Marine debris: it’s bigger (and smaller) than you think
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It is not news that non-biodegradable garbage – mostly plastic – is threatening our oceans. Almost everyone has heard about the Great Pacific Garbage Patch, described as a giant mass of garbage the size of Texas, trapped by currents, and located about halfway between Hawaii and California. The description conjures up images of plastic bags, fishing nets, and flip flops intermingled with seaweed and swirling about in a giant floating landfill.
According to the scientific community, this is not how it is.
The so-called “garbage patch” is much more insidious, as it consists of tiny particles of plastic suspended in the water. According to the experts at the marine debris program of NOAA (the National Oceanic and Atmospheric Administration), particles are small – even microscopic – and the “garbage patch” is not generally visible to the human eye. Furthermore, there is more than one “patch.” Any place in the ocean where there is a system of rotating currents (called a gyre), stuff tends to converge. Besides the most infamous one in the North Pacific, there are also “garbage patches” off the coast of Japan, and in the North Pacific Subtropical Convergence Zone.
Microplastic particles are not exclusively an ocean problem. A few years ago, researchers reported large concentrations of microplastics in the Great Lakes of North America. NOAA and local agencies developed a plan to address the problem and Illinois became the first state in the US to ban microbeads, small plastic particles added to personal care products like soaps and facial washes.
Not much is known about the long term effects of these particles when birds and fish eat them. But we do know quite a bit about what happens when birds and fish eat non-biodegradable garbage while it’s still in bite-sized pieces. And it is not pretty. Sorry for the graphic image, but it’s real. This is a picture from NOAA of a dead Laysan Albatross from the Midway Atoll, where the floating garbage problem is almost overwhelming.
Marine debris is not a new issue. Many governments and organizations around the world have recognized the problem, and have been working on it for years. We know that the ultimate solution lies in stemming the flow of non-biodegradable products at the source, and providing safe and sanitary places for people to throw away what they do discard. It is likely that if you are reading this, you already reduce, reuse, and recycle. You already bring your own bags to the grocery store, you recycle religiously, and you wouldn’t dream of tossing your empty water bottle overboard.
This is not common behavior in other parts of the world.
On separate trips to Belize and Ecuador a few years ago, I was appalled by the garbage on the beaches, and surprised by the indifference of the people who live among it. I saw people casually tossing plastic bags and bottles on the street and out the windows of buses. I saw huge dumping sites along rivers, and coral reefs covered in trash. I saw zero signs of recycling in either country.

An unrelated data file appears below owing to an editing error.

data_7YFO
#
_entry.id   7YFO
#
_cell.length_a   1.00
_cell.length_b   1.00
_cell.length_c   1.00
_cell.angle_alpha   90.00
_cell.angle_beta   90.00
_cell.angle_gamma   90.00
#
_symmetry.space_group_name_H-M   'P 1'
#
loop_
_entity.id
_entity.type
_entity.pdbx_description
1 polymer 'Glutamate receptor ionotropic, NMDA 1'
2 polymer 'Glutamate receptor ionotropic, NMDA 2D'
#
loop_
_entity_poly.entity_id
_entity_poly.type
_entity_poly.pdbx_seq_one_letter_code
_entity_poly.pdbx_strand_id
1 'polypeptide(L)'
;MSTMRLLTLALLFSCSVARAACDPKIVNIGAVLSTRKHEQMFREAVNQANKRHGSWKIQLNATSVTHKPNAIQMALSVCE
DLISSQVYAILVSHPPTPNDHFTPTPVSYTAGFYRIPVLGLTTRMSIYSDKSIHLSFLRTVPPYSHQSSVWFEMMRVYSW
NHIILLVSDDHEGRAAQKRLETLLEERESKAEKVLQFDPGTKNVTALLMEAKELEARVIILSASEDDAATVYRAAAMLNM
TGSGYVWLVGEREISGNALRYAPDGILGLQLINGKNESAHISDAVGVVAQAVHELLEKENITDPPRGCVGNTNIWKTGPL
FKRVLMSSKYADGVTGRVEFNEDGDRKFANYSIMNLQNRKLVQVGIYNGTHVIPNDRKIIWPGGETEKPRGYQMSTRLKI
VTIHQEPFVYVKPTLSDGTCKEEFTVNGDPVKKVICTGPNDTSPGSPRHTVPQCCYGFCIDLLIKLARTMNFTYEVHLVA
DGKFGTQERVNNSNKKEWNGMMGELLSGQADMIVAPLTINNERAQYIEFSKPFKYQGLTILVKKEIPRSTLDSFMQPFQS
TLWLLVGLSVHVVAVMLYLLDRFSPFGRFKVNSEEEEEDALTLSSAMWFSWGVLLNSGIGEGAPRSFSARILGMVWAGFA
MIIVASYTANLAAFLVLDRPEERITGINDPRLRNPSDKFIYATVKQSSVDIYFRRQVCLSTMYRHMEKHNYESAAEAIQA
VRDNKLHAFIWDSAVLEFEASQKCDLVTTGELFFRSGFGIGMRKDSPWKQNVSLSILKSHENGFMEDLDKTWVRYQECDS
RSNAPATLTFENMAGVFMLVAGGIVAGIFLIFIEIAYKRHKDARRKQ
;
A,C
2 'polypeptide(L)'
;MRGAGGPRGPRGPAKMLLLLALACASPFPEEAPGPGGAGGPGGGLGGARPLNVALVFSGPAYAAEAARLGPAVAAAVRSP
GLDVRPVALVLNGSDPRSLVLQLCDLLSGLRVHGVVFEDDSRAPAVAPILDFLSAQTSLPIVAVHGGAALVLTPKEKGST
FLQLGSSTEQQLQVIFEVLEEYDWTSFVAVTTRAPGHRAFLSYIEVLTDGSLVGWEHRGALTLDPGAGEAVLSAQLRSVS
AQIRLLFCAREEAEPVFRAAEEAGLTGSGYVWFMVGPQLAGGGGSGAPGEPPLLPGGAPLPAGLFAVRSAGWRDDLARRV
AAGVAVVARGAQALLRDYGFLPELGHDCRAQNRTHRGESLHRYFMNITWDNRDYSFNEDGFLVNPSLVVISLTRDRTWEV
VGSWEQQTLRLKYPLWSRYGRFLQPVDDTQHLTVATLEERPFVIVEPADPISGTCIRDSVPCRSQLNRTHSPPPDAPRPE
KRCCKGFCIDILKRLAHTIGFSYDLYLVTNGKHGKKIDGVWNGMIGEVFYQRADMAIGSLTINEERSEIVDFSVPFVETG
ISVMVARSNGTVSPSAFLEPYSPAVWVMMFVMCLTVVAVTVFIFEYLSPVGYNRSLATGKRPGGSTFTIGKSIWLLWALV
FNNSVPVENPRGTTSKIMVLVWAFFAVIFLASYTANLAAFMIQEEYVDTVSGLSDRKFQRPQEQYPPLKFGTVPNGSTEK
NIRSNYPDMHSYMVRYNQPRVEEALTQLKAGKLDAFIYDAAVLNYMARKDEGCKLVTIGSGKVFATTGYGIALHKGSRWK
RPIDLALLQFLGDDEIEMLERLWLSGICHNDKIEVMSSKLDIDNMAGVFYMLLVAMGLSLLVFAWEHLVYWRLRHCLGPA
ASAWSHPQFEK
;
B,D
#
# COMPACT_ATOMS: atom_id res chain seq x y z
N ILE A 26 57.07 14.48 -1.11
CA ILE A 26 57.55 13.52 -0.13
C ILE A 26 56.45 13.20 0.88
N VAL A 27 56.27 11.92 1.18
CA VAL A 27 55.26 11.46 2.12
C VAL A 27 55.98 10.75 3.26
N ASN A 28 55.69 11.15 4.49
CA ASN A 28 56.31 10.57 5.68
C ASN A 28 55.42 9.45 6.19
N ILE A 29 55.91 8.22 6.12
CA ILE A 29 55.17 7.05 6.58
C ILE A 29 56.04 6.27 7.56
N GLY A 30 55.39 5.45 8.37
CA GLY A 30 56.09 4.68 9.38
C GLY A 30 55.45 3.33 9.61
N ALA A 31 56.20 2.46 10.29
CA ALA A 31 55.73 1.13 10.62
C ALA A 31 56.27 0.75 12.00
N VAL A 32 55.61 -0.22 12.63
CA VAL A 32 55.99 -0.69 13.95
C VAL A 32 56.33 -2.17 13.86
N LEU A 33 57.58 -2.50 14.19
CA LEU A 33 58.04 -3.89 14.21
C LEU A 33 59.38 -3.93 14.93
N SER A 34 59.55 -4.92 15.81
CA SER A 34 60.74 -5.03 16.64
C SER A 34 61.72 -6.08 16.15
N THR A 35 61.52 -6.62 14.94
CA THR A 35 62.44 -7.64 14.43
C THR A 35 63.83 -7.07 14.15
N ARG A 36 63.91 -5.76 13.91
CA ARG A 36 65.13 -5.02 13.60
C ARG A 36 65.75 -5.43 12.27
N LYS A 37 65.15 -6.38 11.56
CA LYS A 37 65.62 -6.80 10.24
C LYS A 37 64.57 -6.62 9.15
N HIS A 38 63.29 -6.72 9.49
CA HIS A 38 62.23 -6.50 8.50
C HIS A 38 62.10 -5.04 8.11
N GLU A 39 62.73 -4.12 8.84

I suppose that’s logical: Marine debris started with First World inventions like plastic. We foisted the products onto the Third World, replacing their biodegradable products like burlap sacks with plastic bags, and improving banana crop yields by encasing the growing fruit in plastic “bunch covers” for insect protection. The sight of banana plantations with endless acres of bright blue plastic bags is pretty sobering.
We created this non-biodegradable mess over 50 years ago, and are only now getting really serious about containing it. The rest of the world will catch up.
At one archeological site in Belize, I asked the guide about the lack of recycling facilities in the country. He told me that people were starting to recycle, and that there was a man who came by every week to pick through the garbage at the ruins and pull out the cans. I asked if they had thought about setting up a second separate recycling bin for the cans. I could almost see the lightbulb go off in his head.
So what can we do besides being personally responsible?
We can support organizations that are working to reduce marine debris. One such organization is Project AWARE, a foundation whose mission is “Protecting Our Ocean Planet – One Dive at a Time.” Project AWARE members participate in Dives Against Debris where they clean up local dive areas. Another way of helping is by traveling on tours that include cleanup efforts. An example is a trip called Cleaning the Shores of Spitsbergen offered by International Wildlife Adventures. On this expedition cruise around North Spitsbergen, travelers will have the opportunity to spend part of their time cleaning the beaches, where trash (primarily from the fishing industry) ends up.
We can make a difference when we travel. I like to think that when I go back to that archeological site in Belize, there will be a blue recycling can next to the trash can.